By Auden Schendler, author of “Getting Green Done.”
A business colleague and friend recently had a nice conversation with his brother, a doctor visiting from the South. His brother doesn’t think climate change is a problem. It went something like this:
Brother: “I’ve been reading some interesting articles about climate change that don’t”¦.”
Colleague: “Shut the $%& up, you’re a %$&ing DUMBASS!!!”
Unfortunately his mom then piled on the denial train. And my colleague, who has been retrofitting boilers and lights as part of his work in finance, and reading dense climate science I hand him (Hansen on paleoclimatology, Stephen Schneider on the credibility of the scientists denying climate change) went ballistic. So much so that his wife left the house to make phone calls from the car.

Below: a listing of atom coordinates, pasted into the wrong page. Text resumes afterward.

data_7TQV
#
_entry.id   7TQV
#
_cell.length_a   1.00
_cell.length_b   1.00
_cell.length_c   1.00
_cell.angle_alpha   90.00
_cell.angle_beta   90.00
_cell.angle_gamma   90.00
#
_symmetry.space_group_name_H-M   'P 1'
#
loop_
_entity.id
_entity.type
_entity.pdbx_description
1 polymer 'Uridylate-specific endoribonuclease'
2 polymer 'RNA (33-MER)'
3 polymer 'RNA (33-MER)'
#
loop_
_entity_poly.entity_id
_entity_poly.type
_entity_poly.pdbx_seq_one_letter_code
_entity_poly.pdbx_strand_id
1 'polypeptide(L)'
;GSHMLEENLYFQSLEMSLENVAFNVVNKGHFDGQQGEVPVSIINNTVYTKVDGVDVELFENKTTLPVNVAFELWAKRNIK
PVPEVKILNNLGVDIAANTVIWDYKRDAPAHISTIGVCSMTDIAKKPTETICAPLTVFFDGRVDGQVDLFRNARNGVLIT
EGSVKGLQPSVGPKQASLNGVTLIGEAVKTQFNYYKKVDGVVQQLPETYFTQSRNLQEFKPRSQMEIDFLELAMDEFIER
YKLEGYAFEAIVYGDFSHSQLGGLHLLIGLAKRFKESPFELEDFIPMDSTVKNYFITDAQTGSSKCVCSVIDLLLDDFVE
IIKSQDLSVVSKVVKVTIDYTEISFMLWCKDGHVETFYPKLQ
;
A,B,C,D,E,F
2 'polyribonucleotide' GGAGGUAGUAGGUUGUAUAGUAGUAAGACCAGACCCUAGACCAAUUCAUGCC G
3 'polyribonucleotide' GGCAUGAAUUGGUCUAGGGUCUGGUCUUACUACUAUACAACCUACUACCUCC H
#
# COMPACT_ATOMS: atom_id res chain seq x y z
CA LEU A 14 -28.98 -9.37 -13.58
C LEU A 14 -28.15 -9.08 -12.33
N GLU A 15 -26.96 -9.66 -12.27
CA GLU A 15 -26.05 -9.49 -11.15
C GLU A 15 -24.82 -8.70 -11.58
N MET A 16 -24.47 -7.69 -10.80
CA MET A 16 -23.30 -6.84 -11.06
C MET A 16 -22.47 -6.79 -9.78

The argument ruined my friend’s family visit, and likely put strains on his already tenuous familial relationships.
My first response was: “That’s a shame!” And then I thought: Most things that fracture families are meaningless and stupid in the broad scope of things. “We don’t like your wife.” “You aren’t nice to your sister.” “You won’t take care of yourself.” But climate change is an issue worthy of a massive family fight. It’s worthy of complete estrangement, actually.
I got to thinking about other important issues that fracture families. Interracial marriage. Feminism. Gay marriage and sexual oritentation. Religious independence. Affluence vs. poverty. And I remembered a maxim from an activist on gay rights, which was that “by the time an issue becomes deeply part of the public discourse “” like gay marriage is now or civil rights was 50 years ago””the battle is already substantially over.”
And in that observation, and that family fight, I found a grain of hope.
— Auden Schendler